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Volume 70, Issue 43, Thursday, October 21, 2004

Life & Arts

No idea what you're talking about

'Huckabees' maintains hilarity despite lack of clear plot presentation

By Nathan Nix
The Daily Cougar

With his new film, I (Heart) Huckabees, writer-director David O. Russell takes a bold step forward in his career, risking a nearly $20 million budget on a frantic, madcap comedy about existential dilemmas, and landing for the most part firmly on the ground.

The film trails Albert Markovski (Jason Schwartzman of Rushmore), the 20-something founder of the Open Spaces Coalition, an environmental group dedicated to nature preservation. 

When we meet Albert, he launches into an obscene tirade that reveals his thoughts, then reads an on-screen audience an excruciating poem dedicated to a rock he just saved. Albert is not happy with his life. In addition to being vaguely unhappy, he is becoming suspicious of a series of coincidences that are happening to him which involve a tall African, a "Lost Boy" of Sudan.

For help, he visits Bernard and Vivian Jaffe (Dustin Hoffman and Lily Tomlin), existential detectives that take his case pro bono to clue him in to the connectedness of everything in the universe, following him around gathering information about his life.

"Have you ever transcended space and time?" Vivian asks Albert.

"Space, not time," responds Albert. Then he clarifies, "No, actually, I have no idea what you're talking about."

This is pretty much the way half of the film's audience will feel at the end of the movie: it was hilarious, but I have no idea what it was about. This is to be expected, according to co-writer Jeff Baena. He contends that the zany comedy was necessary to contrast the weighty subject matter.

"If you go with these (existential) ideas in all seriousness, you alienate a lot of people," Baena said over the phone.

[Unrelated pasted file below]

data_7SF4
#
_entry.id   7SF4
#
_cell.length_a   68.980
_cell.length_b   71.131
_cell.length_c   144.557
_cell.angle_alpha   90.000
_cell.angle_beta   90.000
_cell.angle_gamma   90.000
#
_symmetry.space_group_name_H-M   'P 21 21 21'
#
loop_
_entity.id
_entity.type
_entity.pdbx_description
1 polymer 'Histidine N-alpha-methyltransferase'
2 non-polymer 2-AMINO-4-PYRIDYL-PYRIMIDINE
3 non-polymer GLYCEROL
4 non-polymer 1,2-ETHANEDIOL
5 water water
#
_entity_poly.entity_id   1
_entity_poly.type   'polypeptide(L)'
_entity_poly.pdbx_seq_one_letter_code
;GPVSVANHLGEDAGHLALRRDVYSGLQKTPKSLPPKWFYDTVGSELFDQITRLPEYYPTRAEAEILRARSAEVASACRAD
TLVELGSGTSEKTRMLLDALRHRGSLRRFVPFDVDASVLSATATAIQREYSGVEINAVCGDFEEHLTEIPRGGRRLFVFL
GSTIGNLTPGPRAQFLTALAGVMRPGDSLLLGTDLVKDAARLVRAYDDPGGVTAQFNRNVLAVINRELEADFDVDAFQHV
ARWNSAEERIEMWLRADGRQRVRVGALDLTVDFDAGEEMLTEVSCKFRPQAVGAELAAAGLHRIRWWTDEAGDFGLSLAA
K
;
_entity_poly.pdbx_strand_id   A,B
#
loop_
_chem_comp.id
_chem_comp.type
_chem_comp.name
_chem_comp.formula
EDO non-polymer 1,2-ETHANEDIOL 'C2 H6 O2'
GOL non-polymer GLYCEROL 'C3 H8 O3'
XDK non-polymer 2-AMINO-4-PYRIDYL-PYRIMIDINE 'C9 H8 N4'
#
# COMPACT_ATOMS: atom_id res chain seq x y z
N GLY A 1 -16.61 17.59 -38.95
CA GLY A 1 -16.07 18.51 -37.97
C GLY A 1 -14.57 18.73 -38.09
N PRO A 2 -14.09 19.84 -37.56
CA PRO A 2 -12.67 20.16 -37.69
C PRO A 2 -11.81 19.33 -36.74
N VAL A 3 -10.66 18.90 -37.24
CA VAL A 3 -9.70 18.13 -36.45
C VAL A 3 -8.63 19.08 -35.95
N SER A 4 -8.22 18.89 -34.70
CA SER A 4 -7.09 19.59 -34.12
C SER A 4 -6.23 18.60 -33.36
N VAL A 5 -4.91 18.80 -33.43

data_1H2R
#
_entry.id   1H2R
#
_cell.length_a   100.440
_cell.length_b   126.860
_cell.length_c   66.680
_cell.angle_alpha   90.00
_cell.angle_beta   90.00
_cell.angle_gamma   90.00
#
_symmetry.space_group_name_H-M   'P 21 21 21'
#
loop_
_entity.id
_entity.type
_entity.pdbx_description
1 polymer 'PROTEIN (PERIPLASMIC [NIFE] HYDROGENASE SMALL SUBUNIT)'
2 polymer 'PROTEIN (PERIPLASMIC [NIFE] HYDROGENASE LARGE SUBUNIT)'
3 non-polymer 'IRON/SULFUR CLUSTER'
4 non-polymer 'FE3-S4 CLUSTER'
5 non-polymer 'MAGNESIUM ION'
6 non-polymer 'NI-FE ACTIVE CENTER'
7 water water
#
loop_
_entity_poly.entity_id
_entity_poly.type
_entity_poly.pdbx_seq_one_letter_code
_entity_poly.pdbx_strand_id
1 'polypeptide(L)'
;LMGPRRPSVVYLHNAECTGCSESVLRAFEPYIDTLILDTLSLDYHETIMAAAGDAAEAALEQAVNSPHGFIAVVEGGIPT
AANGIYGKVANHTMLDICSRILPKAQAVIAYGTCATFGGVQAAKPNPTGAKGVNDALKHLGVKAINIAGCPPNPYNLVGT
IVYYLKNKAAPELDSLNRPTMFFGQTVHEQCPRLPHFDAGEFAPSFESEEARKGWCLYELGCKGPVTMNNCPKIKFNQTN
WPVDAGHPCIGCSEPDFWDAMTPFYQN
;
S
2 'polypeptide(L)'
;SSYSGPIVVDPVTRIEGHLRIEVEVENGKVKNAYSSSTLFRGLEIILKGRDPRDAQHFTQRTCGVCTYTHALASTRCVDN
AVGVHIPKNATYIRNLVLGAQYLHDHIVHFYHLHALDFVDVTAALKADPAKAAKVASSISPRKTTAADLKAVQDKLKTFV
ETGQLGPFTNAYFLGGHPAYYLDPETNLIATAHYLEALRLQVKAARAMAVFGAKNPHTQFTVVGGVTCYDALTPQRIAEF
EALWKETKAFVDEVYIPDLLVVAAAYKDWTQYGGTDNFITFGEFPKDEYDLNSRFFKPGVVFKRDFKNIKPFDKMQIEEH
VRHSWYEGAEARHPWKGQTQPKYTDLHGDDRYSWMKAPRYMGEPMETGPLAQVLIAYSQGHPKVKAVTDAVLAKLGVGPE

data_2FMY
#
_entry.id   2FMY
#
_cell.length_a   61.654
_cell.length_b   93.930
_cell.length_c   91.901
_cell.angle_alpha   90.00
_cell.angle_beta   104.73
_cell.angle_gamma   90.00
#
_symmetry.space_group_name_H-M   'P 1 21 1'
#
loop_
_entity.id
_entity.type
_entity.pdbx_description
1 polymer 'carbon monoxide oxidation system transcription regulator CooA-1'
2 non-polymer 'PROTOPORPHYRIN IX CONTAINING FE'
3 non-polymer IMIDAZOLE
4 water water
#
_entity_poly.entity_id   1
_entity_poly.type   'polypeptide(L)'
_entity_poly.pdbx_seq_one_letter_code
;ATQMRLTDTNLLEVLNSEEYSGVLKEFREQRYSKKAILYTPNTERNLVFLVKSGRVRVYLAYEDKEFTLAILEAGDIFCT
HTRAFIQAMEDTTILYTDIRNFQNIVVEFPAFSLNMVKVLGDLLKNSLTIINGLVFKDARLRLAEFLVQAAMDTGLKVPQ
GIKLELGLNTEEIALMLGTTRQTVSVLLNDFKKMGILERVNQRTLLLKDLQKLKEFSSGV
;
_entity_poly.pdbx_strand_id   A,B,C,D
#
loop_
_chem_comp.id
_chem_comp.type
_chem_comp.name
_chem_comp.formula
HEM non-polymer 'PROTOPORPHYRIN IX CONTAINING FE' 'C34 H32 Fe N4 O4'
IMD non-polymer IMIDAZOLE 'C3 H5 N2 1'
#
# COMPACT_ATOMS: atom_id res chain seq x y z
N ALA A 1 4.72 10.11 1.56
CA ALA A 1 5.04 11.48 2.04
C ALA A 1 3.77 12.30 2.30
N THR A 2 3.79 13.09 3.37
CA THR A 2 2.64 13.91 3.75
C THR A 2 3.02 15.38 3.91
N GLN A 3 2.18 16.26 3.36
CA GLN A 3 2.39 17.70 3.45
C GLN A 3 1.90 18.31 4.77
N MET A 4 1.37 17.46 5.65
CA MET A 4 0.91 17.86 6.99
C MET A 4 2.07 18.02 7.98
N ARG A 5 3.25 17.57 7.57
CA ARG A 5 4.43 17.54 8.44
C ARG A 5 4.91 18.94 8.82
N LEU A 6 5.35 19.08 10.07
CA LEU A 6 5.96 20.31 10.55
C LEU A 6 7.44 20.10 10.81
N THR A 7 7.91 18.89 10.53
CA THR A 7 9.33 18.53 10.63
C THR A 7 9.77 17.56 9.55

"Simultaneously, if you don't take them serious enough, you might seem pretentious or that you don't have a firm grasp on what you're talking about. Finding a balance was always our major concern."

The film works hard at both the intellectual ideas it explores and the quirky comedy, which falls in the vein of directors such as Wes Anderson, P.T. Anderson and Spike Jonze. The performances stand as top-rate physical comedy such as Jude Law's Albert, the deceptive, sneaky corporate ladder-climber, and Naomi Watts as his girlfriend, the bubbly face of Huckabees, the Wal-Mart-esque store where Albert works.

Mark Wahlberg is the highlight of the film as a disillusioned firefighter angry and distraught over America's dependence on petroleum, exemplified by the fact that he rides a bike everywhere, including to fires.

Russell should be applauded for bravely swerving outside the traditional lines of subject matter, even if he doesn't quite convey his ideas clearly. The film won't fully resonate with everyone, but Baena explained that what the audience gets out of it is up to them.

"For the most part, this film is a comedy, and even if you don't want to go deep into it, you can have a really good time. And if you do want to go deep into it, the layers are there."

I (Heart) Huckabees

Twentieth Century Fox

Rated: R for language and a sex scene

Starring: Dustin Hoffman , Jason Schwartzman and Lily Tomlin

Verdict: Brave and funny, but its ideas are somewhat unclear.
 

 Send comments to dcshobiz@mail.uh.edu

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